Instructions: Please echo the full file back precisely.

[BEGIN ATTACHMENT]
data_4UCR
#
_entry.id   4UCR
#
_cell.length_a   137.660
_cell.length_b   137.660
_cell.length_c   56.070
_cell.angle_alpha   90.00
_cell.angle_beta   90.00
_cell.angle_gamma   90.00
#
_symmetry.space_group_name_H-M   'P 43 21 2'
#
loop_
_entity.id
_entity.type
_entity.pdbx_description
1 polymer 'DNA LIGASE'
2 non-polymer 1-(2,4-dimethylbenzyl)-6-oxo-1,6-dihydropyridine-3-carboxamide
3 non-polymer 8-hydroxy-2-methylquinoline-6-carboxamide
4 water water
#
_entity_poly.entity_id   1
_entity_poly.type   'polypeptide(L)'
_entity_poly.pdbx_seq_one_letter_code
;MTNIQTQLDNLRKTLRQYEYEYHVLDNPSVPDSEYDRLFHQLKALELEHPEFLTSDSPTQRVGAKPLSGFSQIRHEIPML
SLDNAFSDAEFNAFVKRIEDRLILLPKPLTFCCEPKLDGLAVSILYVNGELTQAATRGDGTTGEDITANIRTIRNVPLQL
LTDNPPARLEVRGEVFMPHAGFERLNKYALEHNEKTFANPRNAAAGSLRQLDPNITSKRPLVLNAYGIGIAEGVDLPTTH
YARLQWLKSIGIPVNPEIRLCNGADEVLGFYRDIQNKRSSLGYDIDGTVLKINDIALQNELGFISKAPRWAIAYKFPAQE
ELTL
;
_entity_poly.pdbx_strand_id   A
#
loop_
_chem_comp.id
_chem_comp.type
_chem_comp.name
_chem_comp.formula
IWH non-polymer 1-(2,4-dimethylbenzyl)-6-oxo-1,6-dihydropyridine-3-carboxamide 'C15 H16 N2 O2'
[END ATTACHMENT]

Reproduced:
data_4UCR
#
_entry.id   4UCR
#
_cell.length_a   137.660
_cell.length_b   137.660
_cell.length_c   56.070
_cell.angle_alpha   90.00
_cell.angle_beta   90.00
_cell.angle_gamma   90.00
#
_symmetry.space_group_name_H-M   'P 43 21 2'
#
loop_
_entity.id
_entity.type
_entity.pdbx_description
1 polymer 'DNA LIGASE'
2 non-polymer 1-(2,4-dimethylbenzyl)-6-oxo-1,6-dihydropyridine-3-carboxamide
3 non-polymer 8-hydroxy-2-methylquinoline-6-carboxamide
4 water water
#
_entity_poly.entity_id   1
_entity_poly.type   'polypeptide(L)'
_entity_poly.pdbx_seq_one_letter_code
;MTNIQTQLDNLRKTLRQYEYEYHVLDNPSVPDSEYDRLFHQLKALELEHPEFLTSDSPTQRVGAKPLSGFSQIRHEIPML
SLDNAFSDAEFNAFVKRIEDRLILLPKPLTFCCEPKLDGLAVSILYVNGELTQAATRGDGTTGEDITANIRTIRNVPLQL
LTDNPPARLEVRGEVFMPHAGFERLNKYALEHNEKTFANPRNAAAGSLRQLDPNITSKRPLVLNAYGIGIAEGVDLPTTH
YARLQWLKSIGIPVNPEIRLCNGADEVLGFYRDIQNKRSSLGYDIDGTVLKINDIALQNELGFISKAPRWAIAYKFPAQE
ELTL
;
_entity_poly.pdbx_strand_id   A
#
loop_
_chem_comp.id
_chem_comp.type
_chem_comp.name
_chem_comp.formula
IWH non-polymer 1-(2,4-dimethylbenzyl)-6-oxo-1,6-dihydropyridine-3-carboxamide 'C15 H16 N2 O2'